Perhaps her efficiency in the studio also had to do with the fact that she didn’t have a lot of experience with solar plates and was eager to learn. It’s often more difficult to work with people who already know a lot about the subject. Maybe that’s why the Chinese say, “Before you can fill a glass it must be empty.” I think she made more successful prints in one week with me than most artists make in two. Even so, Mary insists that she didn’t have enough time and that she needs to come back and do some more work as soon as possible. That’s excellent news.Maureen and Mary in the studio

While Mary and Maureen were in the studio all morning every
morning, Nancy stayed ensconced in the Gallinero with Nancy Tomasetti working in El Gallineroher feet up by the fire and her laptop on–you guessed it–her lap. The first thing they did when they arrived was to reorganize the furniture in the kitchen, relegating the little Spanish-style kitchen table with the brasero (brazier) under it to a rear corner, dragging the old coffee table out of the pantry and swiveling the sofa around so it faced the wood stove. (It worked well; we left it that way.)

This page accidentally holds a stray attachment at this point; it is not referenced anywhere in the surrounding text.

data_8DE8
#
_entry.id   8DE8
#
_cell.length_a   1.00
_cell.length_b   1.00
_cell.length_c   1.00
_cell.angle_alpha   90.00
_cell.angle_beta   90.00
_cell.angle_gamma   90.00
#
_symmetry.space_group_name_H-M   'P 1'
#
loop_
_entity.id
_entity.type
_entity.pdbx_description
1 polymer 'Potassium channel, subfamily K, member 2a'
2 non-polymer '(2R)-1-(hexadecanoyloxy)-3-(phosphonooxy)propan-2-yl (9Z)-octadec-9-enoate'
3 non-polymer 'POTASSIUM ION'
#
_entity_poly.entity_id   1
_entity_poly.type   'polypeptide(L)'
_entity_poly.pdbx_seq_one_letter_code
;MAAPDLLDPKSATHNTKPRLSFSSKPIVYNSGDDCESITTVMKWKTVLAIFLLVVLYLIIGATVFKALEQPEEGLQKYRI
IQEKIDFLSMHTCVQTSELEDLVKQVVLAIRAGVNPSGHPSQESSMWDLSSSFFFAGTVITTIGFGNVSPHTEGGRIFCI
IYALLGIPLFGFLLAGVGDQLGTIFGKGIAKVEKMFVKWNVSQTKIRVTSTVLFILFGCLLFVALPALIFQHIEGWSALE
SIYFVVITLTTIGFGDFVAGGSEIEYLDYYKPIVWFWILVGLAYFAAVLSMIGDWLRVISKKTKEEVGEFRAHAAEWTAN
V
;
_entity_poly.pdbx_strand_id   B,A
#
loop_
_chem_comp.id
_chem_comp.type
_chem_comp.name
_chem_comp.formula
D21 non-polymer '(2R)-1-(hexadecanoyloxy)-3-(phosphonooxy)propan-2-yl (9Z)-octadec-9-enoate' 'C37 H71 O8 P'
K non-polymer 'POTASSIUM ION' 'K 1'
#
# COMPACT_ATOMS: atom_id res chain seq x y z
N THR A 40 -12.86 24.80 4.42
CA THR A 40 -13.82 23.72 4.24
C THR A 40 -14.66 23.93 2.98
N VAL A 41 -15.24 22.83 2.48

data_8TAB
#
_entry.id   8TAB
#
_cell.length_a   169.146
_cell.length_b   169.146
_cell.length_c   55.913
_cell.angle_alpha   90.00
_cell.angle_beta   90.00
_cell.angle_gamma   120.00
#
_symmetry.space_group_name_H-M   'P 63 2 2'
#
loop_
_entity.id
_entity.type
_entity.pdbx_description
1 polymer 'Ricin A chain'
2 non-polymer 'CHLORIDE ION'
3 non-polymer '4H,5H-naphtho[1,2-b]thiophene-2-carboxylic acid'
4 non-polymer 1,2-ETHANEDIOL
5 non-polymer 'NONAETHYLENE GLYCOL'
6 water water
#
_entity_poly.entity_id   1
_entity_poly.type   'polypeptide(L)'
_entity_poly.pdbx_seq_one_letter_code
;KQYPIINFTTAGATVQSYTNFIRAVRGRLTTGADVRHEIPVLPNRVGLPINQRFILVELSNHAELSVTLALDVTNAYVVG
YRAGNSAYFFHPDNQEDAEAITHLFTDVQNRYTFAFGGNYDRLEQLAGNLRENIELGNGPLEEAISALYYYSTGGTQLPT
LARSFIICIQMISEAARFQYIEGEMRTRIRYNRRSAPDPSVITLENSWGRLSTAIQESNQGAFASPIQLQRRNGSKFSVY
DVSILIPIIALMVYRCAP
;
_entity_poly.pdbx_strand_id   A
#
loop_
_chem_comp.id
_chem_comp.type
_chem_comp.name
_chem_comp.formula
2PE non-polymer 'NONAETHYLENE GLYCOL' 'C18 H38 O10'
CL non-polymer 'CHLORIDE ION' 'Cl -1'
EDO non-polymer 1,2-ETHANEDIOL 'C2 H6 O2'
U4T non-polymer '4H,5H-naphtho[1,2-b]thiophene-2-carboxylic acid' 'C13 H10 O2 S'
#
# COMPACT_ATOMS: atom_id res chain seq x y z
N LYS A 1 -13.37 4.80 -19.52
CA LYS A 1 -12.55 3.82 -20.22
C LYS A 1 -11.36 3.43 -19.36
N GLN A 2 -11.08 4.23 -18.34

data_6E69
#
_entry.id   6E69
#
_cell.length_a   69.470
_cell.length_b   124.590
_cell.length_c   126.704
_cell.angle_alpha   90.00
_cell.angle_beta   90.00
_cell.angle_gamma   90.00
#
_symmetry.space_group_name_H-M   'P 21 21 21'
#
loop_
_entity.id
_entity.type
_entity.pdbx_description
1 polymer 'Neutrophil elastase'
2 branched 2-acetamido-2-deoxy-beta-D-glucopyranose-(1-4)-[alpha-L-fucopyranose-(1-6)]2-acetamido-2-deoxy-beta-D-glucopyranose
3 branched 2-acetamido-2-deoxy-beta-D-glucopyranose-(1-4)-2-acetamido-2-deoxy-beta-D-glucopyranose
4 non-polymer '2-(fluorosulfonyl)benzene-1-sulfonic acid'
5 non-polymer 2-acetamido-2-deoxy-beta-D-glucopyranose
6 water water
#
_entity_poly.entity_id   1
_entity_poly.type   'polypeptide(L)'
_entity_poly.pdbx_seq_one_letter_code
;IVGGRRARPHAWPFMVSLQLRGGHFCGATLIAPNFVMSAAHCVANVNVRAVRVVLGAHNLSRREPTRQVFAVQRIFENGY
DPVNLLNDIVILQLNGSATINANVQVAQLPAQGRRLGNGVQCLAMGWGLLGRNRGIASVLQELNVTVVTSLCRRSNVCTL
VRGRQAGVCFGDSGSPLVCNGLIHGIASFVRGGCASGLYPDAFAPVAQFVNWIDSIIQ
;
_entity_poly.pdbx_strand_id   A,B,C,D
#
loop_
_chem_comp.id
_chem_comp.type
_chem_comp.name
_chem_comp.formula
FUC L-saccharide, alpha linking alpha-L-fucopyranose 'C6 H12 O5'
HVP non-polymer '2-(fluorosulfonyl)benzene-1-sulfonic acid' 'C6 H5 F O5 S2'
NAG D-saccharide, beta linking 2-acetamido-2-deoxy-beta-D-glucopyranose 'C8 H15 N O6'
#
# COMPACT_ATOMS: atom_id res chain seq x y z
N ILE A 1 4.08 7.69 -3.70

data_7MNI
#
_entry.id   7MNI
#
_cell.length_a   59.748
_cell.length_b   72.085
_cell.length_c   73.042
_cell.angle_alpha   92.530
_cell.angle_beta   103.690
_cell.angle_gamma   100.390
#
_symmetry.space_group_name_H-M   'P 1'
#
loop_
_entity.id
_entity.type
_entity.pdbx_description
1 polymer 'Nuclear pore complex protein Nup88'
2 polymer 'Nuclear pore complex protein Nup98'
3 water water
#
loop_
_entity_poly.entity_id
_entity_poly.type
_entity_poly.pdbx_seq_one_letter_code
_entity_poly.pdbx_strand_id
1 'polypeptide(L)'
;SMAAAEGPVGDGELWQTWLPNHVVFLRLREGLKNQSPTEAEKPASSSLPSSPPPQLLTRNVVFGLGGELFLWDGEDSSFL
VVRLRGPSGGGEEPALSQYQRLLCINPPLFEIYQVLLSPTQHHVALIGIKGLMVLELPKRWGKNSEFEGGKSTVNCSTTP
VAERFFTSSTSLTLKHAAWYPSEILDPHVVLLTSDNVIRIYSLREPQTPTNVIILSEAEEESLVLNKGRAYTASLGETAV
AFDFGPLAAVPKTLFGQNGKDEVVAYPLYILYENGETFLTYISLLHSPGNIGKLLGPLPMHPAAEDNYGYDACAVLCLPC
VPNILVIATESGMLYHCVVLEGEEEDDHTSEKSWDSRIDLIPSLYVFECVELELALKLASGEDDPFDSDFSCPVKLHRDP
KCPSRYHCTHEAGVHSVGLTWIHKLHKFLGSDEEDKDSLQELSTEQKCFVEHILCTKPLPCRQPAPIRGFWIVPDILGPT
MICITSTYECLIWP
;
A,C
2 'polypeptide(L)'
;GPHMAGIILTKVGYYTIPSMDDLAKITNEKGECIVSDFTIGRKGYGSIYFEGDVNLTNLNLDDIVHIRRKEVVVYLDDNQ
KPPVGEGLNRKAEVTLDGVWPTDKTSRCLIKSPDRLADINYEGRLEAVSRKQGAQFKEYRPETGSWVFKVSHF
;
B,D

Nancy is from New York but studied in Wisconsin. She still has a house on the shores of Lake Michigan, and goes back there ever summer to spend time with old friends and family.

Besides working on her latest short story, Nancy, who had never visited the Alhambra, took a morning off work to see Granada’s–and one of Europe’s–prime tourist attractions, and one of the few which actually lives up to its advanced billing.

In all, I couldn’t have hoped for a more rewarding visit from these two Milanese-American artists. I hope they do make it back sometime.